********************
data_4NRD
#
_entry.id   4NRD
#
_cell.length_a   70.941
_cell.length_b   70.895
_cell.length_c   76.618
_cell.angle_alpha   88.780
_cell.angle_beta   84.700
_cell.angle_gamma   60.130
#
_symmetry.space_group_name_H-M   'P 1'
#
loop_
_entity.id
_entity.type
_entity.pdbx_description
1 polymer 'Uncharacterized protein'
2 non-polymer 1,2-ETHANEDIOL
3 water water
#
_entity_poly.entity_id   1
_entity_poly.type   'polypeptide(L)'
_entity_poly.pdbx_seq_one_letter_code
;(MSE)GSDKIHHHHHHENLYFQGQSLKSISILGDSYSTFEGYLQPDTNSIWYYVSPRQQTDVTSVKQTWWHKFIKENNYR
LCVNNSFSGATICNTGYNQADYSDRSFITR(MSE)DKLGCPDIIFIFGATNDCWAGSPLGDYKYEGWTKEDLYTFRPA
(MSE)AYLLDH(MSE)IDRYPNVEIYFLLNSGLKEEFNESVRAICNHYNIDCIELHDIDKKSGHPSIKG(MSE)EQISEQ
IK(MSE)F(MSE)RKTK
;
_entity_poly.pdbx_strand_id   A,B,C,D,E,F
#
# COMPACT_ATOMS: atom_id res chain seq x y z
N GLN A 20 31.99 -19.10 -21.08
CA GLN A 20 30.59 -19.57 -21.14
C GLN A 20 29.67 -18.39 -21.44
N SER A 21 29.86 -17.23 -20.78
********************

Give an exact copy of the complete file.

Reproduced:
data_4NRD
#
_entry.id   4NRD
#
_cell.length_a   70.941
_cell.length_b   70.895
_cell.length_c   76.618
_cell.angle_alpha   88.780
_cell.angle_beta   84.700
_cell.angle_gamma   60.130
#
_symmetry.space_group_name_H-M   'P 1'
#
loop_
_entity.id
_entity.type
_entity.pdbx_description
1 polymer 'Uncharacterized protein'
2 non-polymer 1,2-ETHANEDIOL
3 water water
#
_entity_poly.entity_id   1
_entity_poly.type   'polypeptide(L)'
_entity_poly.pdbx_seq_one_letter_code
;(MSE)GSDKIHHHHHHENLYFQGQSLKSISILGDSYSTFEGYLQPDTNSIWYYVSPRQQTDVTSVKQTWWHKFIKENNYR
LCVNNSFSGATICNTGYNQADYSDRSFITR(MSE)DKLGCPDIIFIFGATNDCWAGSPLGDYKYEGWTKEDLYTFRPA
(MSE)AYLLDH(MSE)IDRYPNVEIYFLLNSGLKEEFNESVRAICNHYNIDCIELHDIDKKSGHPSIKG(MSE)EQISEQ
IK(MSE)F(MSE)RKTK
;
_entity_poly.pdbx_strand_id   A,B,C,D,E,F
#
# COMPACT_ATOMS: atom_id res chain seq x y z
N GLN A 20 31.99 -19.10 -21.08
CA GLN A 20 30.59 -19.57 -21.14
C GLN A 20 29.67 -18.39 -21.44
N SER A 21 29.86 -17.23 -20.78